The BP-operated Thunder Horse field, the largest-ever oil discovery in the U.S. Gulf of Mexico, is finally onstream and headed toward higher production following repeated startup delays dating back to 2005. First oil was achieved June 14 from a single well, BP confirmed.
“We have a lot yet to do as we prepare other wells for production and continue to drill and complete other wells,” BP spokesman Ronnie Chappell told Petroleum News June 17.
The Thunder Horse platform, on a multitract development in the vicinity of Mississippi Canyon Block 822 in water depths of up to 6,050 feet, is capable of producing 250,000 barrels of oil per day and 200 million cubic feet of gas per day.
However, Thunder Horse’s actual “production profile” hinges on “well performance” and “how fast we are able to drill and connect new wells,” Chappell cautioned.
“We are making good progress,” he added. “First oil is an important milestone on the way to startup of the Thunder Horse field. We will be ramping up production in the coming months.”
Formal startup laterBP will announce the formal startup of Thunder Horse when field “commissioning” is finished and “we … achieve steady state operations,” Chappell said.
The Thunder Horse field was discovered in 1999, and was designed to use the largest production drilling semi-submersible platform in the world. The platform weighs more than 50,000 tons and will produce from some of the highest temperature and highest-pressure wells in the Gulf of Mexico.
Thunder Horse and its estimated 1 billion barrels of recoverable oil became the development centerpiece for a massive pipeline system serving Thunder Horse and other large BP discoveries in the deepwater U.S. Gulf, including Atlantis and Mad Dog.
However, Thunder Horse development has been plagued with problems over the years, causing not only startup delays for Thunder Horse, but also for Atlantis due to concerns over the integrity of subsea equipment.
BP’s headaches began in 2003 when development drilling was temporarily suspended after a marine riser separated between a drilling rig and a production well about 6,000 feet below the ocean surface. The Transocean rig was drilling BP’s ninth development well at Thunder Horse when the riser separated in what industry experts said was a rare occurrence.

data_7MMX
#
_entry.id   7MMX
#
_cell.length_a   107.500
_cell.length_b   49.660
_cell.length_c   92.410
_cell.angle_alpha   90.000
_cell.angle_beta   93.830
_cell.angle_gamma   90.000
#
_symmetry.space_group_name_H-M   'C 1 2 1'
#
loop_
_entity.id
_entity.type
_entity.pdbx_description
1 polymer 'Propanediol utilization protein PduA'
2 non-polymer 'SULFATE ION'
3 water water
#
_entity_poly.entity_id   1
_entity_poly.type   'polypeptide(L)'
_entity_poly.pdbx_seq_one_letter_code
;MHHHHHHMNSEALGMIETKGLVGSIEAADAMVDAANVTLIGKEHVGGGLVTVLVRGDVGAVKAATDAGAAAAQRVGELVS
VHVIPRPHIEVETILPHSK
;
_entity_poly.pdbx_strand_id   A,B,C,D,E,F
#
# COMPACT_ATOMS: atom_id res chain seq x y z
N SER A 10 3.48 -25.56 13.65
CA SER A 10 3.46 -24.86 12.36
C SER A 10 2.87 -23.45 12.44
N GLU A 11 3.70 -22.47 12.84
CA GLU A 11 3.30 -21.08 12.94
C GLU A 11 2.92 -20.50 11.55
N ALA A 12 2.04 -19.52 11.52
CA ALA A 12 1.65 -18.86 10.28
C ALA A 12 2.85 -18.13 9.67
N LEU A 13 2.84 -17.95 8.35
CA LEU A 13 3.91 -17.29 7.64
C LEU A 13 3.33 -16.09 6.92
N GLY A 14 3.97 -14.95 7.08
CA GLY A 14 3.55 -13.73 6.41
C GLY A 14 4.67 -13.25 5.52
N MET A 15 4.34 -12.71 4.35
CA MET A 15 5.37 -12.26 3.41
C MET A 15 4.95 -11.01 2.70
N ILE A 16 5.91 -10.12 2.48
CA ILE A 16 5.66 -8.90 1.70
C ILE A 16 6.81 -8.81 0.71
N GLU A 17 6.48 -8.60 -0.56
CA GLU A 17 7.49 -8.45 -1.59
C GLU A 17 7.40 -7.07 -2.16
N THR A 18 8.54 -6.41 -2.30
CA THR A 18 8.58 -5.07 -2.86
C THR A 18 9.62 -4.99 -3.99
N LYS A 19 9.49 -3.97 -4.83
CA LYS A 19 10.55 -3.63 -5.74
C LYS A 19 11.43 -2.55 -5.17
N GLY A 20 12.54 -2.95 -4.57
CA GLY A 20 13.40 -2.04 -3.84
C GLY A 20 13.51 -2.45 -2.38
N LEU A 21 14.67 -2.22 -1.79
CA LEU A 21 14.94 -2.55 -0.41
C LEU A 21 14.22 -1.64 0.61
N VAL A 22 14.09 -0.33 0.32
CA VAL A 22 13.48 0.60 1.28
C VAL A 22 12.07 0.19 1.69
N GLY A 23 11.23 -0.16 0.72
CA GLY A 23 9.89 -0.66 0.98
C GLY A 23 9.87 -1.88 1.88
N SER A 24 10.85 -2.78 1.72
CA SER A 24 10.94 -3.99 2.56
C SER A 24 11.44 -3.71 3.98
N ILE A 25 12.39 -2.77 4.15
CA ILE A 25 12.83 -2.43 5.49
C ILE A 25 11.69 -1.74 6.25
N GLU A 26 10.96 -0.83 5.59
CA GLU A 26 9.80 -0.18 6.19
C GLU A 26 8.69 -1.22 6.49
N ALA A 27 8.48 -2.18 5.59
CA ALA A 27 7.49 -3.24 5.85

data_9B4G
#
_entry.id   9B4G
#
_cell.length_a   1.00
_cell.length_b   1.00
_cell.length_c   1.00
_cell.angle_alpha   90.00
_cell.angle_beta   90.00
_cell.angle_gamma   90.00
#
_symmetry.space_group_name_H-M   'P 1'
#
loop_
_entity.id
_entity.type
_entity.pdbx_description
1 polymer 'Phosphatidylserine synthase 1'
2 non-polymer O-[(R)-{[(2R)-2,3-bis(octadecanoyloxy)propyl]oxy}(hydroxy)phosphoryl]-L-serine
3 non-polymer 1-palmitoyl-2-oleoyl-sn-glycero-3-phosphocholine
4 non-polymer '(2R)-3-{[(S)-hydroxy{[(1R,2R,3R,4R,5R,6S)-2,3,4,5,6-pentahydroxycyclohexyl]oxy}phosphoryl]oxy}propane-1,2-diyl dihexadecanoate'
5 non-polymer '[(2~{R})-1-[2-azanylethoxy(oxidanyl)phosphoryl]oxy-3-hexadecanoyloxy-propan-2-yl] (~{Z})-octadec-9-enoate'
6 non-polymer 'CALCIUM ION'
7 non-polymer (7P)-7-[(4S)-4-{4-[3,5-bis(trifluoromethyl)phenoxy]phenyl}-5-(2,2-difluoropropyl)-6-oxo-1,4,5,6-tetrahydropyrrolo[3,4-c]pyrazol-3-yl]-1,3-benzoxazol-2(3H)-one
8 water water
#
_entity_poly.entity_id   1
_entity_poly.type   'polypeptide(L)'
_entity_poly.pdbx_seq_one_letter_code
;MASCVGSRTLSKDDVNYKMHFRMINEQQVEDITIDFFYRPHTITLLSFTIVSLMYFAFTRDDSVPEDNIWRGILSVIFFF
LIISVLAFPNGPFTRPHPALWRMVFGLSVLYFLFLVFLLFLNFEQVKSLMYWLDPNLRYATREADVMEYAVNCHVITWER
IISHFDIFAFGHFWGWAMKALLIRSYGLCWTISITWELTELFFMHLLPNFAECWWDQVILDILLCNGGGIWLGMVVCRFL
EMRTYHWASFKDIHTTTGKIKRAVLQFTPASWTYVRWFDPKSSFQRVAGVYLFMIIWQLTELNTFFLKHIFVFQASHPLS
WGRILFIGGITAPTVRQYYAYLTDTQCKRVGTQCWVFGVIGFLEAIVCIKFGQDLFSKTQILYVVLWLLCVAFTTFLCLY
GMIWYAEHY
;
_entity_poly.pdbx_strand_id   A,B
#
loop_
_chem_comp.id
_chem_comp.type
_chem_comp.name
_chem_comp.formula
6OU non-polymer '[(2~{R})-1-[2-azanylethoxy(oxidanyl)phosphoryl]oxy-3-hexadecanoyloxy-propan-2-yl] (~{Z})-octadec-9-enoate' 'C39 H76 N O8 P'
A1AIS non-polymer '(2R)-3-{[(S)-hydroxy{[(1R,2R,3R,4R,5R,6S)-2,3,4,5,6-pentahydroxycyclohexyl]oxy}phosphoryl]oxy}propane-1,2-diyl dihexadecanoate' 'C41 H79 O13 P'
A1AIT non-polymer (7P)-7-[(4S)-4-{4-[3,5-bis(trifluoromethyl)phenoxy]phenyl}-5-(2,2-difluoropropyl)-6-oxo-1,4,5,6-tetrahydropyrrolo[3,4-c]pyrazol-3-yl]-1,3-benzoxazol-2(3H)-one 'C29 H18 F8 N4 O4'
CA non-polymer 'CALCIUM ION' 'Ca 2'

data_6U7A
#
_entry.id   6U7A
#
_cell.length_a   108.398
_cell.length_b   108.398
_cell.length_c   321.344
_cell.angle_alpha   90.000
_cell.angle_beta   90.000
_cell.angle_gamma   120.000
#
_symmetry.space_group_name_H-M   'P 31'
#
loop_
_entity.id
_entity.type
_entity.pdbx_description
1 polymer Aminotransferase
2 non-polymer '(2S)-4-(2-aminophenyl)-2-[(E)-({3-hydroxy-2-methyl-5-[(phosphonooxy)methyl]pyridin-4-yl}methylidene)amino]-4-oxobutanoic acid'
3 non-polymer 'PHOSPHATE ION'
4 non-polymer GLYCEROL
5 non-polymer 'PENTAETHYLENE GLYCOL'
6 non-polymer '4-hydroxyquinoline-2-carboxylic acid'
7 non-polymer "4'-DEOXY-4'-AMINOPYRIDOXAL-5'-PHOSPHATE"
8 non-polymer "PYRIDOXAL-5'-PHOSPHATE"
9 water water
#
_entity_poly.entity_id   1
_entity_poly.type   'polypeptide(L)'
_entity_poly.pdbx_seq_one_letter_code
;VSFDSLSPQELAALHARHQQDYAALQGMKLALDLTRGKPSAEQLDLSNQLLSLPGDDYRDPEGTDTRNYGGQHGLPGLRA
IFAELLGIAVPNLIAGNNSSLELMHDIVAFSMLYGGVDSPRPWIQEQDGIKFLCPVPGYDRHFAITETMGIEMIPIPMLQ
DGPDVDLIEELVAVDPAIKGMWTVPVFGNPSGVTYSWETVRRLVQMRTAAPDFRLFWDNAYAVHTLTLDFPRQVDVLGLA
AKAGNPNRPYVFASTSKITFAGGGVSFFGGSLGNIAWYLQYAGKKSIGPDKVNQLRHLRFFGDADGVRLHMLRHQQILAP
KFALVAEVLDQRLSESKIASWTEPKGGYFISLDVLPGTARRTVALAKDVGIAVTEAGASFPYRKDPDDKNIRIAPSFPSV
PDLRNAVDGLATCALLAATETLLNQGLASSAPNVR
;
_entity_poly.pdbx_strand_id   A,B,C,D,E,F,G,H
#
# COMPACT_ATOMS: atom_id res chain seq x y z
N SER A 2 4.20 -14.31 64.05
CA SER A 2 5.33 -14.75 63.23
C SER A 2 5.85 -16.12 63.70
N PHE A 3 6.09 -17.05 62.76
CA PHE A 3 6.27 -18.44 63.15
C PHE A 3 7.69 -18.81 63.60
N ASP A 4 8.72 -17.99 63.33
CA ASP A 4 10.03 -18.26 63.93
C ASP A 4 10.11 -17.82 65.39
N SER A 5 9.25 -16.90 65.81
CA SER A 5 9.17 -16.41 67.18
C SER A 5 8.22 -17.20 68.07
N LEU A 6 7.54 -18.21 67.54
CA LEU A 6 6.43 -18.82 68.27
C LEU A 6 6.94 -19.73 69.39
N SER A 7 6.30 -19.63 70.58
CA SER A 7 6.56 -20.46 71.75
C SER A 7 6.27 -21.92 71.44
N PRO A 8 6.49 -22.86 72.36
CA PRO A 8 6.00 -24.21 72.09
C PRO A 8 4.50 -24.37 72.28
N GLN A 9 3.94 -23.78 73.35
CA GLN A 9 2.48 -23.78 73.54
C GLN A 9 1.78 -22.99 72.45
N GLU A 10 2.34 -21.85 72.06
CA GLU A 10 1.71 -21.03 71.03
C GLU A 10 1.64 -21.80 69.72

Initial startup set for ‘05Thunder Horse missed its initial 2005 startup when Hurricane Dennis swept through the U.S. Gulf, purportedly causing damage to the platform and causing it to list 20 to 30 degrees, according to BP. However, the U.S. Minerals Management Service all but dismissed Dennis and its high winds as the cause of the listing. Nevertheless, BP postponed Thunder Horse production into 2006.
Later BP told analysts in a conference call that leaks in the manifold system would delay first production from late 2006 into early 2007, but didn’t specify the cause of the damage. The manifold, built by Houston-based FMC Technologies, is a massive subsea structure designed to send oil and gas from individual wells up toward the production platform. Reportedly, the structure could have been damaged during Hurricane Dennis.
One industry analyst theorized that the leaks might have come from “hydrogen embrittlement” of the welds, with the hydrogen coming from seawater that seeped in through cracks in the insulation. The insulation then may have been damaged as the manifolds, insulated in 2004, sat unused for an extended period on the sea floor.
Startup again was delayed when a series of tests revealed “metallurgical failure” in components of the field’s subsea system. As a precaution, BP said it would retrieve and replace all the subsea components it believed could be at risk. The company said the work would be done over the next year but did not expect first production from Thunder Horse before the middle of 2008. Analysts believed the fix would add tens of millions of dollars to the project. The production facility alone cost more than $1 billion.
Just a week after announcing its final startup target for Thunder Horse, BP announced postponement of first production from Atlantis, from year-end 2006 to the first quarter of 2007. Because the Atlantis project was at an earlier stage of subsea installation than Thunder Horse, BP said it had already taken the opportunity to retrieve and make precautionary modifications to the Atlantis manifolds. Production was actually brought online in October 2007 from a facility designed to process 200,000 barrels of oil per day and 180 million cubic feet of gas per day.
BP owns 75 percent of Thunder Horse and ExxonMobil 25 percent, while BP owns 56 percent of Atlantis and Australia’s BHP Billiton owns 44 percent.